It looks like Japanese server maker and Chinese server wannabe Lenovo are going to be hooking up to create and peddle servers.
Speaking to Bloomberg in Tokyo, Masato Yamamoto, head of the platform business at NEC, said that Lenovo and NEC wanted to extend their PC deal to allow them to sell servers in China.
Yamamoto did not elaborate much, but he said that Lenovo had a "much smaller" business, in terms of units, than NEC, but was strong in China and particularly with government agencies. (I wonder how you separate a company from the government in China?) Yamamoto added that NEC had a much wider server portfolio than Lenovo has. And he also said that NEC wants to boost sales of servers and systems software by 6.5 per cent over the next two years to $5bn. (That's for the fiscal year ending March 2013, which is NEC's fiscal 2012 year end, and it does not include any incremental revenue that might come through a Lenovo-NEC server tie-up).
As El Reg previously reported in late January, Lenovo and NEC formed a joint venture called Lenovo NEC Holdings BV in the Netherlands, with Lenovo getting a 51 per cent stake and NEC getting 49 per cent, that will see the two merge their PC operations.</p.
Lenovo is paying NEC $175m to do the deal, putting its Japanese PC unit into the subsidiary, and NEC is dropping in its PC operations as well. Lenovo wants more of the PC action in Japan, and NEC must have figured that it was better to partner than to get into a bloody price war. Lenovo, with its lower Chinese manufacturing costs and large supply chain, was bound to win that war.
In February 2009, NEC shuttered its European PC business and farmed out the making of its servers as well for the region. Three months later, among heavy losses at the conglomerate, NEC pulled out of the $1.2bn "Project Keisoku" 10 petaflops supercomputer project. It has also backed away from its Itanium-based Express5800 servers and is now focusing heavily on its Xeon-based lineup.
And now, it looks like NEC wants to tap into the exploding server market in China, and the only way to do that quickly is to partner with Lenovo, which is technically located in Raleigh, North Carolina, but for all practical purposes is actually based in China.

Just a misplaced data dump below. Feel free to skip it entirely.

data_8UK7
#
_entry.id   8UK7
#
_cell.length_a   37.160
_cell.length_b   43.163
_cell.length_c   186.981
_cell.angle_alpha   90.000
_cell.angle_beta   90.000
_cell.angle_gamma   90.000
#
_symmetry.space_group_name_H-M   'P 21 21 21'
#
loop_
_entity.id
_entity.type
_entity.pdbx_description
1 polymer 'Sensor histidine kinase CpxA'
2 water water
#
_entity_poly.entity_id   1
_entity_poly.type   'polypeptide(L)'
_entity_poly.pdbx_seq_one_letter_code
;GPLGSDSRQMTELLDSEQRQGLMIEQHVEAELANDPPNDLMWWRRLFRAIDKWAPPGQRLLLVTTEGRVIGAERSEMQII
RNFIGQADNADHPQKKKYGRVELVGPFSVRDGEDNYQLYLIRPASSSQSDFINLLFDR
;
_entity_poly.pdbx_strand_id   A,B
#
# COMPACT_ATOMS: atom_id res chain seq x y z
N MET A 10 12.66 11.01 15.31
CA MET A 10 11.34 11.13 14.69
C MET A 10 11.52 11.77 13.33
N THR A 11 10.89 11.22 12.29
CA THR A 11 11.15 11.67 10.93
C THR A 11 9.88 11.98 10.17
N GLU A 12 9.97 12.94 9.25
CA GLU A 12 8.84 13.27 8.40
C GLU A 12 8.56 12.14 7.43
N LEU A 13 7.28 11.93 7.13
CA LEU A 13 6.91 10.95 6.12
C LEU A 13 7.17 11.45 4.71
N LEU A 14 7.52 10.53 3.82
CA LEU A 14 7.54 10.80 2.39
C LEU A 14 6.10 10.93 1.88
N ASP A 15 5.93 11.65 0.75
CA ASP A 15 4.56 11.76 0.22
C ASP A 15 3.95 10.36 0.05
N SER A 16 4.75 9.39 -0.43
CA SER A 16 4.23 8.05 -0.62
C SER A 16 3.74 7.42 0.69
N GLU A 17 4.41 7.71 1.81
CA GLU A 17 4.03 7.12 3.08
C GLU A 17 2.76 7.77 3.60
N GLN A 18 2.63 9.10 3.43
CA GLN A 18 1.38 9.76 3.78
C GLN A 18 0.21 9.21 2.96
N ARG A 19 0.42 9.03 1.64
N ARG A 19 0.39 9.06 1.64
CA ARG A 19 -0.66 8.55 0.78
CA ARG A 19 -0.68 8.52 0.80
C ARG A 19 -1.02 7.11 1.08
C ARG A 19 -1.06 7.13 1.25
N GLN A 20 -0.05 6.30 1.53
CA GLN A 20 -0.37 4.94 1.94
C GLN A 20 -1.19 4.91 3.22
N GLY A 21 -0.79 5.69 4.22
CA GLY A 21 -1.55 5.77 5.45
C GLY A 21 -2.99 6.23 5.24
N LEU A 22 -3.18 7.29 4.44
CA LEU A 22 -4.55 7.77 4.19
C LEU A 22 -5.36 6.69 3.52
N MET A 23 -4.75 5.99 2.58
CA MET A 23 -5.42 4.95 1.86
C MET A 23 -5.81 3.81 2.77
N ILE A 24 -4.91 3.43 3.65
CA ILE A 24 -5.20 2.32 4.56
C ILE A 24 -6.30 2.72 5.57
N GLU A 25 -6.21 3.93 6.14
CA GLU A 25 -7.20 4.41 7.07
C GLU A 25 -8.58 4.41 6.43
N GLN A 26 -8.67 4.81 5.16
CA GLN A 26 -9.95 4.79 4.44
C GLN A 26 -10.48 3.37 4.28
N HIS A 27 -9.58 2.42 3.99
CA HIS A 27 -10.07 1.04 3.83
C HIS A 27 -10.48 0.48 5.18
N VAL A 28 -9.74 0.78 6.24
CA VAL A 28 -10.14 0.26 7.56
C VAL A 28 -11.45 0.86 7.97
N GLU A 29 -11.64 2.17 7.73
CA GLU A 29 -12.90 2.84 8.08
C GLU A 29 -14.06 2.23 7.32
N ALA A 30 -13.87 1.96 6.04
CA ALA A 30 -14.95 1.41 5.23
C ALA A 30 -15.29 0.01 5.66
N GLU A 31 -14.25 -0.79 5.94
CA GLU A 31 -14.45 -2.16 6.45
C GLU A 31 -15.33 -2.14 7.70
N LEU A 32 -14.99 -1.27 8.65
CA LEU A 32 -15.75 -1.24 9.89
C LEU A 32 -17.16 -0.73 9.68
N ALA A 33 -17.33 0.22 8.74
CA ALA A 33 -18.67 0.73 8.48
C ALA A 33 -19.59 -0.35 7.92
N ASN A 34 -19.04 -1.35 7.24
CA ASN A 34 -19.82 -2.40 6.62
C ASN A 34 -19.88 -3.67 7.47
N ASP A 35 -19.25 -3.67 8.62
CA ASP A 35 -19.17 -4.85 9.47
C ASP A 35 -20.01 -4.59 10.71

For a few years after the IBM PC acquisition, Lenovo hired former IBM and Dell executives to run the business, but it is now run by Yang Yuanqing, the company's president and CEO before the IBM PC biz acquisition and its chairman in the wake of the acquisition. Hideyo Takasu, currently president of NEC Personal Products division, has been tapped as president and CEO of the joint PC venture between NEC and Lenovo. So it is starting out as a power-sharing arrangement. But if the PC biz gets ugly, perhaps thanks to pressure from smartphones and tablets, Lenovo could try to buy out NEC and asset full control.
Lenovo has made no secret of its desire to be a player in the x64 server racket. Beginning in early 2008, IBM inked a licensing agreement that allowed Lenovo to make and sell a range of low-end rack and tower servers that were essentially clones of IBM's System x boxes.
In September 2008, after successfully providing the back-end systems for the Beijing Olympics (something that IBM did for other Olympic events for decades), Lenovo began selling two rack and three tower servers that were indistinguishable from their IBM counterparts excepting the ThinkServer logo and some cosmetic changes to the chassis. IBM has never been clear about the manufacturing relationship between Lenovo and Big Blue, but everyone suspects that Lenovo is actually doing a lot of the manufacturing of System x boxes at this point in the Asia/Pacific market and very likely for other markets.
What the IBM-Lenovo partnership does not do, however, is give Lenovo a full x64-based server lineup to peddle. And that might be what a server hookup between NEC and Lenovo is all about.
The current Lenovo lineup is ridiculously skinny: two tower machines - the uniprocessor TS200v and the two-socket TD230 - and two different two-socket rack machines - the 1U RD230 and the 2U RD240. That's it.
Is IBM's server deal with Lenovo going to get the chop?
NEC, by contrast, has a much richer line of servers. The NEC Express5800 portfolio includes the 100 Series entry rack and tower servers, which have six machines using Intel's Xeon 5600 processors with one or two sockets plus slim workstation-mini server; the HA Series, which are not high availability clusters, but rather four-socket and eight-socket machines based on Intel's high-end Xeon 7500s; the ft Series of fault tolerant machines, which double up boxes and provide fault tolerant clustering at the hardware level; the SigmaBlade blade servers, which include a variety of Xeon blades plus storage and switch modules; the Eco Center line of energy-efficient, dense blade and rack servers; and the Itanium-based 1000 Series of enterprise servers, which are still supported using the old two-core Itanium 9100 series but which have not been updated with the quad-core Itanium 9300s launched early last year by Intel.
It is not tough to envision Lenovo dumping its partnership with Big Blue for four low-end servers and working out a deal with NEC for a much broader lineup. But the question is what does Lenovo need out of either IBM or NEC? If China can design good servers, it has the parts supply chain and manufacturing business and could easily ramp up. The answer is this. First, the partnerships give Lenovo political cover to expand into the American and Japanese markets. And second, partnerships give Lenovo access to IBM and NEC customers as well as their reseller channels. ®